Songwriters sue MP3.com for $40.5 million

The Associated Press
Wednesday May 09, 2001

LOS ANGELES — Songwriters Randy Newman, Tom Waits and members of the rock band Heart have filed a $40.5 million copyright infringement lawsuit against Internet music site MP3.com. 

The songwriters, who all own the copyrights to their music, say the San Diego-based Web site illegally gives listeners access to their songs over the My.Mp3.com service. The suit was filed Monday in U.S. District Court in Los Angeles. 

The suit claims that songs such as Newman’s hits, “I Love LA” and “Short People” as well as “Downtown Train” by Waits and “Barracuda” by Heart, were illegally copied onto MP3.com’s computers and made available for listening to anyone who “proved” ownership of the artist’s music by briefly inserting a compact disc into a computer. 

The songwriters claim about 270 songs are illegally available through the My.Mp3.com service and are asking for the maximum penalty of $150,000 for each song. 

“Unless the major artists band together to do this, everyone else is taken advantage of as well,” plaintiff’s attorney Henry Gradstein said Tuesday.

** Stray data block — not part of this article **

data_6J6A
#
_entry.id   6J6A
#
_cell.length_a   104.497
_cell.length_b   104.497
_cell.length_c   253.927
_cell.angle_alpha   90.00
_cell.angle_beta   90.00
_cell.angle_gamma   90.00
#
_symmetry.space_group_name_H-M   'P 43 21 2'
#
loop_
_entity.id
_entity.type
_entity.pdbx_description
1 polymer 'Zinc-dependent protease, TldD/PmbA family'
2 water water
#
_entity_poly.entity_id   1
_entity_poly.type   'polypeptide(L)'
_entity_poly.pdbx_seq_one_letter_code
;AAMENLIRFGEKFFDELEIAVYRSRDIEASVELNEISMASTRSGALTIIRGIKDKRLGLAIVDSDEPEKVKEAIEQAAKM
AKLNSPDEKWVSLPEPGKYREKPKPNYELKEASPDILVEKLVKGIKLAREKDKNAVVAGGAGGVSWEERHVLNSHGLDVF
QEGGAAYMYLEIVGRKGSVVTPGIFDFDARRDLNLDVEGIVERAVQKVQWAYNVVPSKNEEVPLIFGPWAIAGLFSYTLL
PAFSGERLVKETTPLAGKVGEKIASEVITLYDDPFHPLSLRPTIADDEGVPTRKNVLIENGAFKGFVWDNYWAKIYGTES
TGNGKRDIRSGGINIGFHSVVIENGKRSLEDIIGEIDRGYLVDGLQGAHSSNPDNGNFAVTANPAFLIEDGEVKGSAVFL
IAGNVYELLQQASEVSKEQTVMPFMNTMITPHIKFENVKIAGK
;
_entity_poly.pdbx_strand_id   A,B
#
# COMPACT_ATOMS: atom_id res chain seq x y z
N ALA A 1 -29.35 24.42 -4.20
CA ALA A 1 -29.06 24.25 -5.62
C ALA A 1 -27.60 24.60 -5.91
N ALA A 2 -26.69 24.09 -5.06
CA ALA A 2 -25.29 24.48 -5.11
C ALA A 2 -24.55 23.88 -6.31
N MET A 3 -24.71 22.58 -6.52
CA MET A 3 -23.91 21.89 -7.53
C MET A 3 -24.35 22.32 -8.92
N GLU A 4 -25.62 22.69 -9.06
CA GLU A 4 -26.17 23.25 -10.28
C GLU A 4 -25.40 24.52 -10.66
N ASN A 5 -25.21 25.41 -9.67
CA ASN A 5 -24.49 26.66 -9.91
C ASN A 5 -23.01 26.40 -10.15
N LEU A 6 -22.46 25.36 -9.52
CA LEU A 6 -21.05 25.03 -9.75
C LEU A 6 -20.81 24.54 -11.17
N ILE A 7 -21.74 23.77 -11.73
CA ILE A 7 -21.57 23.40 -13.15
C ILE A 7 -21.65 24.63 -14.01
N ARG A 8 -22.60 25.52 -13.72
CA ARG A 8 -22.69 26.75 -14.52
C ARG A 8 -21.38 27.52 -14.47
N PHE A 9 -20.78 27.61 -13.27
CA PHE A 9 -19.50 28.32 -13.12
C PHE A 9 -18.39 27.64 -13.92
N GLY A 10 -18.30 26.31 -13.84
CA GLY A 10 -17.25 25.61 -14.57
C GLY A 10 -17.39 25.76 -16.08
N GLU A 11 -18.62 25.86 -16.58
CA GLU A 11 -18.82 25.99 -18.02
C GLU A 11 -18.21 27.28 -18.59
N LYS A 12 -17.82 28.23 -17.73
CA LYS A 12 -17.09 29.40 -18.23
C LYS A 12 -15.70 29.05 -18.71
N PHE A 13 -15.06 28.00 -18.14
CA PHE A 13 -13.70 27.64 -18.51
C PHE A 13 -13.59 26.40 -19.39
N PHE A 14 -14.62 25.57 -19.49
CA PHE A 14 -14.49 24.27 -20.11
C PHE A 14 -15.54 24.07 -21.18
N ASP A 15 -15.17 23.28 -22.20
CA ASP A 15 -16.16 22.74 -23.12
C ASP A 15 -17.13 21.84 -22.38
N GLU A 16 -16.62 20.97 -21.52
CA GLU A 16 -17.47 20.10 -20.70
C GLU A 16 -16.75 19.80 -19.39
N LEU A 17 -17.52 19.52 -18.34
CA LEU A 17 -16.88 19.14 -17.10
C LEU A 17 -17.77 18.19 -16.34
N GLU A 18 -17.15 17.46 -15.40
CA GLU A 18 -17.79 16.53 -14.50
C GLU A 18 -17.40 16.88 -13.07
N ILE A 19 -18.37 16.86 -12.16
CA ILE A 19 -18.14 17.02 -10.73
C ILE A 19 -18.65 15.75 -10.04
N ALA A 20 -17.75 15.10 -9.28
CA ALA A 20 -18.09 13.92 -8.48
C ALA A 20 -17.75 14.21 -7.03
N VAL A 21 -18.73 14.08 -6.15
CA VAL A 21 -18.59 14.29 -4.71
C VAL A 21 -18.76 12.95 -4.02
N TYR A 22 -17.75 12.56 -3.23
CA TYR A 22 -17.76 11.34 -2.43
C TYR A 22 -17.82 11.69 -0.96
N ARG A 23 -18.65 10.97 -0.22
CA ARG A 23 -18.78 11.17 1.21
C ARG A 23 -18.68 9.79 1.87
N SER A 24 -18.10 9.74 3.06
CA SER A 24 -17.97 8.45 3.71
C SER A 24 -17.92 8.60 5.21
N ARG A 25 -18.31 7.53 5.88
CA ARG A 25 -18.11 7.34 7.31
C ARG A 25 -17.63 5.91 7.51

A spokesman for MP3.com said Tuesday the company has not been served with the latest suit and could not comment. 

The suit is similar to one brought last year by the major record labels, which alleged infringement of the recorded performances rather than the copyrights of the songs themselves.  

Most of the labels reached settlements with MP3.com and agreed to license their music. 

Last November, MP3.com agreed to pay $53.4 million to Universal Music Group, which ended the company’s disputes with major music makers. Earlier, a federal court judge in New York ruled that MP3.com had intentionally violated the copyrights of the music companies. 

The National Music Publishers’ Association Inc. filed a separate suit and last October, MP3.com agreed to pay them $34 million to make more than 1 million musical compositions available on the site.